The vocabulary Matthew uses to describe the disciples’ journey suggests the disciples are being tested by the storm. They are in the pressure-cooker, this is a trial that will test the mettle the disciples are made of. The security of terra firma is far off & the wind is adverse. Matthew’s language hints that perhaps The Adversary is assaulting them. This is not an uncommon reading of the scriptural tradition. Waters in the Bible are dangerous suspect things. Water is associated with chaos. It is out of chaos, by a creative word, that in the beginning the Lord God creates everything calling creation into ordered being. Hence the emphasis in today’s reading is not on Jesus on the sea, walking on the water, but that Jesus (“immediately” 14:27) speaks to the horrified disciples.
But I am getting ahead of myself. The next important detail to notice is that Jesus comes to his disciples “early in the morning” or as the original text has it “in the fourth watch”. By this detail Matthew reminds us of another profound event that occurs at this hour (28:1). The Roman clock divided the night into four watches. Ask any watchman trying to keep alert & vigilant through the hours of the night, the last watch is the hardest. Those last hours seem to be drag slowly, elongated. “It is always darkest before the dawn” popularity wisely has it. Jesus, finally, comes to the struggling disciples at the Divinely opportune moment, but probably tardy for their preferences. He comes at the possible last moment. He comes when it is darkest. He comes in the absence of faith, in their deepest fear. He seemingly tarries. He arrives at the 11th hour. At the last moment, in the nick of time.
Matthew clearly identifies the problem in today’s text. Three times he repeats (φόβος). The disciples were terrified (troubled like the waters). They cried out in fear (φόβος). Jesus promptly speaks directly to that dominating threat, he says to them “do not be afraid (φόβος)”. Once again, the timing is important, Jesus responds to their anxiety “immediately” (14:27). This is the second important “immediately” in today’s reading. While Jesus might seemingly appear to be tardy in arriving to alleviate their trials, He speaks the assuring, faith inspiring word, to them promptly, without delay! Jesus speaks the creative word into the chaos to create order & stability.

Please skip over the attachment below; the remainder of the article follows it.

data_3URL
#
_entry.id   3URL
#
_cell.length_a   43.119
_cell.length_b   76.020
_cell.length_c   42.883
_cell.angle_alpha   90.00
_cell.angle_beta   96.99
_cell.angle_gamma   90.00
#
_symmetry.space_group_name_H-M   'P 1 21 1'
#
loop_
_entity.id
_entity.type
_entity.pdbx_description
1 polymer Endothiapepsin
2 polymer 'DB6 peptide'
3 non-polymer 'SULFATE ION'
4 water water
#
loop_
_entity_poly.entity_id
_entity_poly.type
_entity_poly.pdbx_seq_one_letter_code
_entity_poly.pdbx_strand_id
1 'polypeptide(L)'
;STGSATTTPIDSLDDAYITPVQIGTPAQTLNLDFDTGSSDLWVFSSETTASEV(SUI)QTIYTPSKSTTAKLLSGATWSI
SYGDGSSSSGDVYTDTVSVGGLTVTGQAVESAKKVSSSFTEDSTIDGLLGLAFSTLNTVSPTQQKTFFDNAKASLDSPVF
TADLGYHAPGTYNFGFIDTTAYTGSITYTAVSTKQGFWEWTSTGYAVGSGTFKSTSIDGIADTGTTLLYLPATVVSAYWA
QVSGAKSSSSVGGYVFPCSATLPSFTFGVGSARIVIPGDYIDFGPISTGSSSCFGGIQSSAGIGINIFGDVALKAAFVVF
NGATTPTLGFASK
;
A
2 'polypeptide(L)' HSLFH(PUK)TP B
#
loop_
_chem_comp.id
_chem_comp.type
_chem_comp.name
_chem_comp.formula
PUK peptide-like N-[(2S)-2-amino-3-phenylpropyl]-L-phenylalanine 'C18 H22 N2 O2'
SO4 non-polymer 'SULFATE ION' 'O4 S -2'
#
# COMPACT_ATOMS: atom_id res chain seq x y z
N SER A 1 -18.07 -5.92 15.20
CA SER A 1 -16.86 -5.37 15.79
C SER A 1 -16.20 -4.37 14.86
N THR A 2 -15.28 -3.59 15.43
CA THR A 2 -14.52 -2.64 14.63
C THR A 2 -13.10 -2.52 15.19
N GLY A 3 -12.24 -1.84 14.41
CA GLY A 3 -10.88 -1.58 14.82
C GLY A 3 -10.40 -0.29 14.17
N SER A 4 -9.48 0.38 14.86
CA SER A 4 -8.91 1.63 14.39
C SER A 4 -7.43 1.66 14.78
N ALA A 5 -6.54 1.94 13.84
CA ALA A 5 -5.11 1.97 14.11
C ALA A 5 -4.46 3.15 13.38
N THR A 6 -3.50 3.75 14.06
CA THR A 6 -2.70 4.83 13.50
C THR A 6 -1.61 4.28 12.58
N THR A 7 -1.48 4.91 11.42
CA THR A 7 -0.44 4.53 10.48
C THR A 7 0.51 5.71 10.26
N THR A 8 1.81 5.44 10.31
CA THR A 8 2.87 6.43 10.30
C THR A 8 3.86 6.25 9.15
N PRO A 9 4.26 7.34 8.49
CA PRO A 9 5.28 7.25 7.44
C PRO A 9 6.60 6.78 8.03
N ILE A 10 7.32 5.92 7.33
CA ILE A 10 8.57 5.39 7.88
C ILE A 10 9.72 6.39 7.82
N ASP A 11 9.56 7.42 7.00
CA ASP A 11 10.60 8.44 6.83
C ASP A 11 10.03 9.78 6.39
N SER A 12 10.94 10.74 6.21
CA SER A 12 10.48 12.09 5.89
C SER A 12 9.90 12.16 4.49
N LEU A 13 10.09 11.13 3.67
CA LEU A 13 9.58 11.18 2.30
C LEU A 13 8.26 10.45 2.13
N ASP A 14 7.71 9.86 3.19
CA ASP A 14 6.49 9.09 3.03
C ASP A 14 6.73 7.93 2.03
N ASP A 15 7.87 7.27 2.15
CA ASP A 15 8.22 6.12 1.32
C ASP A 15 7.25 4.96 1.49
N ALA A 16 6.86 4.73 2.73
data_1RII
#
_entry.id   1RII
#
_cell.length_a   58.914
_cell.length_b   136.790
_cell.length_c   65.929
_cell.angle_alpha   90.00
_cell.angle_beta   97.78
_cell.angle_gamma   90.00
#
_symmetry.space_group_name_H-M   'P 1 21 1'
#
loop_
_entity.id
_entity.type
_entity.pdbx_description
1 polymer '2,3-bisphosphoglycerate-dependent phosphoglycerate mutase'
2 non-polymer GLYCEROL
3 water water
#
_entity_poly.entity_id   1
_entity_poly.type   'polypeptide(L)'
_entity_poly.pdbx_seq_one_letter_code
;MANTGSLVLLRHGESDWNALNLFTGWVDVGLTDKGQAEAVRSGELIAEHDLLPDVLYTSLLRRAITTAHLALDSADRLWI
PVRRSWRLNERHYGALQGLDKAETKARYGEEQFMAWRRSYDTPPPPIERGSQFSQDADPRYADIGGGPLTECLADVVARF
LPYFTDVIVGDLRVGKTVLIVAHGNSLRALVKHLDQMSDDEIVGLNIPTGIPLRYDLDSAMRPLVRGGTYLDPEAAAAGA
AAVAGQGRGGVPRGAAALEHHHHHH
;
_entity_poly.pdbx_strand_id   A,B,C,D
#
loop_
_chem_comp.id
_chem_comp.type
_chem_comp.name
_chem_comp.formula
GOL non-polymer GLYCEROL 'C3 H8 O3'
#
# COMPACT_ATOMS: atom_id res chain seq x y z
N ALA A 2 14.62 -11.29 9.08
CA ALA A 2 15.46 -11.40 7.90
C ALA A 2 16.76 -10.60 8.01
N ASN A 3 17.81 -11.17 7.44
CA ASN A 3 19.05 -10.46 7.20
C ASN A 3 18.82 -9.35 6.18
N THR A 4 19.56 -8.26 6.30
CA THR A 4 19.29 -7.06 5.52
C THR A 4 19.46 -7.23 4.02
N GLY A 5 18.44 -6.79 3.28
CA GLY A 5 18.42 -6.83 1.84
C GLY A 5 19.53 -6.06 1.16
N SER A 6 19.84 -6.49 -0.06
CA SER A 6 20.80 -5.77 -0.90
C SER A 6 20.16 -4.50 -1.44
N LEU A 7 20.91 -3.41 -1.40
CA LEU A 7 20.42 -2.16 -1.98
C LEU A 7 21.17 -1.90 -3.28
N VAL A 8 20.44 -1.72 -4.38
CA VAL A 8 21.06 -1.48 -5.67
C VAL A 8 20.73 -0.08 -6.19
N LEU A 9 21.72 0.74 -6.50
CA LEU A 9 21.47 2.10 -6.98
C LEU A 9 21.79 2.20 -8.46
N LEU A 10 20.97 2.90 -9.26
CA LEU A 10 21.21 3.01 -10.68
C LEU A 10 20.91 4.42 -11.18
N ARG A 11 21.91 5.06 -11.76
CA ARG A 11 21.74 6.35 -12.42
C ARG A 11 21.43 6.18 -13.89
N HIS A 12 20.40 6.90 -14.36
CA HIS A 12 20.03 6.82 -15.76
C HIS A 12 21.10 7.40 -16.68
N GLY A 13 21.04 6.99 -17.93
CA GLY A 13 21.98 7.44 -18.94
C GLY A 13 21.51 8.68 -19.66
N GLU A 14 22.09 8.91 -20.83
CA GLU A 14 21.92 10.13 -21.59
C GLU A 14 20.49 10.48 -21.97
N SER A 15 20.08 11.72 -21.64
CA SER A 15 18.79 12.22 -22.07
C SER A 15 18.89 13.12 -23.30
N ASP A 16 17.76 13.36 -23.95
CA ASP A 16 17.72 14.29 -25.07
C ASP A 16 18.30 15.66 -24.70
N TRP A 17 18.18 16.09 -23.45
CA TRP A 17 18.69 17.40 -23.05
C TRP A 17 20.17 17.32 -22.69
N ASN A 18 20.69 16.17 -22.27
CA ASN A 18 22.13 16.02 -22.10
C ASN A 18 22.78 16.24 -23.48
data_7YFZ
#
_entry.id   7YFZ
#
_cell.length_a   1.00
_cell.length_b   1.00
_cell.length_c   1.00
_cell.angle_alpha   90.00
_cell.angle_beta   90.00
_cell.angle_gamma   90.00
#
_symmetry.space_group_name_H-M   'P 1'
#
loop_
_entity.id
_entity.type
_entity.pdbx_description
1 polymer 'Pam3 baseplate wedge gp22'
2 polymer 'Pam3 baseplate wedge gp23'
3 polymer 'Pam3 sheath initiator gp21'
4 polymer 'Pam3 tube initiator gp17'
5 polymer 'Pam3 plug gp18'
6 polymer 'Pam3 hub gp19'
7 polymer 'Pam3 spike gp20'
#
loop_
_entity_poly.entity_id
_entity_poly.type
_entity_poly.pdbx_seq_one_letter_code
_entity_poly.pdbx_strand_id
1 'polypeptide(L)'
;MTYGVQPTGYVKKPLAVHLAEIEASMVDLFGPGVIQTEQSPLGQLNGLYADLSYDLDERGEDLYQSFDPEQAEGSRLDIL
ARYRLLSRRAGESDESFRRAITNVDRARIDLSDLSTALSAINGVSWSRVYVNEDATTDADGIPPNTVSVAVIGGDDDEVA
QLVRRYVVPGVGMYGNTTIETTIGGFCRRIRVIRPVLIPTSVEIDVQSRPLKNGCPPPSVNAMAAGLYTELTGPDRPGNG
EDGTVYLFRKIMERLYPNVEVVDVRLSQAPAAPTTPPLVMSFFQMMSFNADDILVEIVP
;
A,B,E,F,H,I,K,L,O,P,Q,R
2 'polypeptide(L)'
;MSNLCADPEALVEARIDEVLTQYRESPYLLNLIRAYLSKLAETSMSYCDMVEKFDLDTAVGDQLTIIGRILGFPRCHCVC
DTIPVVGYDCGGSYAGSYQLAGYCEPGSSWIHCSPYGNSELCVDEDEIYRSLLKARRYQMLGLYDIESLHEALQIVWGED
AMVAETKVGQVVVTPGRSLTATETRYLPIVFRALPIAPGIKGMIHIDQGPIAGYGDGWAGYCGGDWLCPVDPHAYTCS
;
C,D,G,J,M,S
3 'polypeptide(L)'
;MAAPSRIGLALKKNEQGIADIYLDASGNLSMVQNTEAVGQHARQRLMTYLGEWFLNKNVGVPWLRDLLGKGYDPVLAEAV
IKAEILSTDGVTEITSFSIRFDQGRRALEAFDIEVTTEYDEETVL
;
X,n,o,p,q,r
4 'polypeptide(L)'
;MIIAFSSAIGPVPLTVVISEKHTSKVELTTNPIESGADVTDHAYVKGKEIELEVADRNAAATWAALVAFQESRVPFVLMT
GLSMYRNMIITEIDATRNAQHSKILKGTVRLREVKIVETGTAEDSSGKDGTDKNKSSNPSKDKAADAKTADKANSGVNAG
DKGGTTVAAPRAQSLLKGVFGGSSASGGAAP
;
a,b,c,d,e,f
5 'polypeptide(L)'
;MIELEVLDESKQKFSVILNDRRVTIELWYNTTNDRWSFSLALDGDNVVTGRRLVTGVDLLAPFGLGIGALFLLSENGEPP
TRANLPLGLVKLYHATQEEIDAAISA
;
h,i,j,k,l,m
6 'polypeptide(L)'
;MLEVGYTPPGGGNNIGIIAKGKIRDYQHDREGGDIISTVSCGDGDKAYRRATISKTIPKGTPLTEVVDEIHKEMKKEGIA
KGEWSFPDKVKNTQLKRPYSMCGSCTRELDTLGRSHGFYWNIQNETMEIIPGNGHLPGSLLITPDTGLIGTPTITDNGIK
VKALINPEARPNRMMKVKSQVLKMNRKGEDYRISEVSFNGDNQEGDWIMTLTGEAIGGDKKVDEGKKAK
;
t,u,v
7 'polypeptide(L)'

What does Jesus say? He urges his disciples to “take heart”, to be confident (to be full of fides/faith), to be hopeful (to be full of hope). Trials may/certainly will arise, but even in the darkest time(s) Jesus comes precisely there inviting faith. And it is important what he offers to instill such hope in the chaotic darkness. Jesus says to the legitimately fearful disciples, εἰμί ἐγώ (eimi egō). “It’s me!” These words are very familiar to us already. They are exactly the same words we have heard Jesus speak in St. John’s gospel when he reveals himself in the “”I AM” sayings. They are the same words God uses to identify God’s own self (YHWH) to Moses (Exodus 3:14). Speaking only these two words Jesus offers hope & identifies himself with the God of Moses. Jesus speaks the creative word into the chaos.
The disciples’ phobias had driven them to the wildest early morning dream terrors ” it is a phantom” We tend to blow things out of all realistic perspective. But to our deepest ghostly fears with a word Jesus assures his stabilizing inspiring presence “it is I”.